Getting to Know You

September 2, 2008 at 9:33 pm Leave a comment

By John Wilkinson

Have you seen the commercials? says that more than a million people have been rejected by eHarmony.  Seems a shame, doesn’t it?   (And a nice revenue opportunity for to boot!)

But why were all those nice folks shown the door?   I suspect it’s got to have something to do with a pretty rigorous profiling process, which is one of my favorite bugaboos.

Having been in technology channels for more than 20 years now, I’m firmly convinced that having solid, validated and up-to-date partner profiles is the key to any successful recruitment  and on-boarding process.   I’ve seen too many (well funded) recruitment efforts deliver disappointing results because vendors aren’t focused on specific (but flexible) partner profiles.  By specific, I mean profiles that focus on both where a prospect partner does business (their market or industry), as well as how they do that business (their business model attributes).   Consequently, nets are cast too wide (or focus on the wrong characteristics), and recruitment campaigns never achieve the anticipated return.   All too often, it’s a waste of time and money.

So – back to my social networking theme.   I’d be surprised if you’re not on LinkedIn, that insidious Plaxo, or even Facebook.   From the LinkedIn update I just received, my contacts are getting more and more active, joining affinity groups, and making recommendations.  I bet you are too.  There’s a reason why all that cool stuff is free, and getting more and more feature rich – it’s because we’re all doing such a great job populating the (increasingly detailed) profiles that underpin that snazzy front-end.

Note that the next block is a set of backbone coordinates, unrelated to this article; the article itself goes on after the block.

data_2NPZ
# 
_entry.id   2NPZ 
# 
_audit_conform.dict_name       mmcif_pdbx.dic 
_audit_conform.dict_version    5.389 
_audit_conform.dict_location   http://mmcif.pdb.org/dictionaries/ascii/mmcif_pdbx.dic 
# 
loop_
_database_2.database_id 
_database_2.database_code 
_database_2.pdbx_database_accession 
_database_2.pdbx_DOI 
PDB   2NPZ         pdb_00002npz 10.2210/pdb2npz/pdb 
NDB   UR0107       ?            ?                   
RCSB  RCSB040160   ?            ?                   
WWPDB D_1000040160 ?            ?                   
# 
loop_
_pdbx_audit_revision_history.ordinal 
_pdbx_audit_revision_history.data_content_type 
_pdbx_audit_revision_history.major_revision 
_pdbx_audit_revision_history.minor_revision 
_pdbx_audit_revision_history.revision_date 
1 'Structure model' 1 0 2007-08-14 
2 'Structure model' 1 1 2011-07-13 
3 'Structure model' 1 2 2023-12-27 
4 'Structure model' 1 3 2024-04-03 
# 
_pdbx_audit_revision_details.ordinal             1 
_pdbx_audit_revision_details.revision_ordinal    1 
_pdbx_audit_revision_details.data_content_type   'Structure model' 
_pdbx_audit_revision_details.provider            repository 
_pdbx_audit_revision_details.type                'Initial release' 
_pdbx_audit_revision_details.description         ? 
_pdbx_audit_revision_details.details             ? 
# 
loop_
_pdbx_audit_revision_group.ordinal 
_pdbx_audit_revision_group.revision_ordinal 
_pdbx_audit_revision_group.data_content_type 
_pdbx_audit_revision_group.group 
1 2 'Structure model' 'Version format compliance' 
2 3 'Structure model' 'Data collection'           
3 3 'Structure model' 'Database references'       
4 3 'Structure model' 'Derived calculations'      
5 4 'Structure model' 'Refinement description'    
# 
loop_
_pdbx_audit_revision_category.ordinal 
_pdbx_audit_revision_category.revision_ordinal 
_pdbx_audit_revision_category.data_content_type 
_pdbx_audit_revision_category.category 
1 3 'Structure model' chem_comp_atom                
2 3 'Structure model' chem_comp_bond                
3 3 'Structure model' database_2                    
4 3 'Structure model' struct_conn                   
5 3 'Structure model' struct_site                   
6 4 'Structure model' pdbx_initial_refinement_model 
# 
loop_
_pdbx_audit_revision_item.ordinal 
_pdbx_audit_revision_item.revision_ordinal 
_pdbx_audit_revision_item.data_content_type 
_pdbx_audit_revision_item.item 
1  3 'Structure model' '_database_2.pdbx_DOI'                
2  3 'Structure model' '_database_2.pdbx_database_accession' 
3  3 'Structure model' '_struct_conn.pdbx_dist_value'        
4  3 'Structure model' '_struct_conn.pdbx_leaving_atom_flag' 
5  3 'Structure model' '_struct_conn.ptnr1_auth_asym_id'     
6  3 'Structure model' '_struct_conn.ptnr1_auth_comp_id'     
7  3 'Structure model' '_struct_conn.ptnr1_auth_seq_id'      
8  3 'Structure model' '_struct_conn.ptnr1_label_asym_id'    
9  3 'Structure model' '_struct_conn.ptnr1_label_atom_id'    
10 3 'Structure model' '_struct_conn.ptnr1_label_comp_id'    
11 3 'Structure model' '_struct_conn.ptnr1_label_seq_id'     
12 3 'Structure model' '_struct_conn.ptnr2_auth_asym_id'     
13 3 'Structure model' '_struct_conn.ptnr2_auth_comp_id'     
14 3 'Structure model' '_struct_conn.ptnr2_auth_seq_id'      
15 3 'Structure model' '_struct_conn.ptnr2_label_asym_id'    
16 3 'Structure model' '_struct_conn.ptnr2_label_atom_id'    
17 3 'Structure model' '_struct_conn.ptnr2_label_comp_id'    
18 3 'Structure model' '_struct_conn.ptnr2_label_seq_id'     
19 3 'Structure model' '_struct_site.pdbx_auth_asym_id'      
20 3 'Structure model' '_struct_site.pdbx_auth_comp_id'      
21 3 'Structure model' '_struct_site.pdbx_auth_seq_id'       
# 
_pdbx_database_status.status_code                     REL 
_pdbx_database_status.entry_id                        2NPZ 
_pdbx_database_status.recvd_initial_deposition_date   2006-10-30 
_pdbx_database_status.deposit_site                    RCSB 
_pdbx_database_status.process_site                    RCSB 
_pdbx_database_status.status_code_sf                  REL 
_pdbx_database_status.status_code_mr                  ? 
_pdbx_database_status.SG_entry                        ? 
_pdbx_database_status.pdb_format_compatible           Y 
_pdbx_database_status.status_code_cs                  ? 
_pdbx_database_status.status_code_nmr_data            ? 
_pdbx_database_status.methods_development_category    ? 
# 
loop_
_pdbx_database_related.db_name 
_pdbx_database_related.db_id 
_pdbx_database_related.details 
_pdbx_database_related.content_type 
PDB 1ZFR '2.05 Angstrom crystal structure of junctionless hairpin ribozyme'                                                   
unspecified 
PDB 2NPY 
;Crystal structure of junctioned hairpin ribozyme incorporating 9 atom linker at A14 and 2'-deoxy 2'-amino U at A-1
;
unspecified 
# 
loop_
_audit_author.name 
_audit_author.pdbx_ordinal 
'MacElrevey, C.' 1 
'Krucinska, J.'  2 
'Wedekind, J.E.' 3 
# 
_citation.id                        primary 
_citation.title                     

Clearly, social networking technology is hot, and its value as a business tool is growing.   We’re starting to see companies like Sun and IBM, get creative and use it for partner-to partner interaction, and more… If you ask me, it’s only a matter of time before we see social networking take on a major role in partner recruitment as well.  Why? Because of the buzz?  No, I believe it’s because of the profiles.  What do you think?

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Entry filed under: Industry Perspective. Tags: , , , , , .

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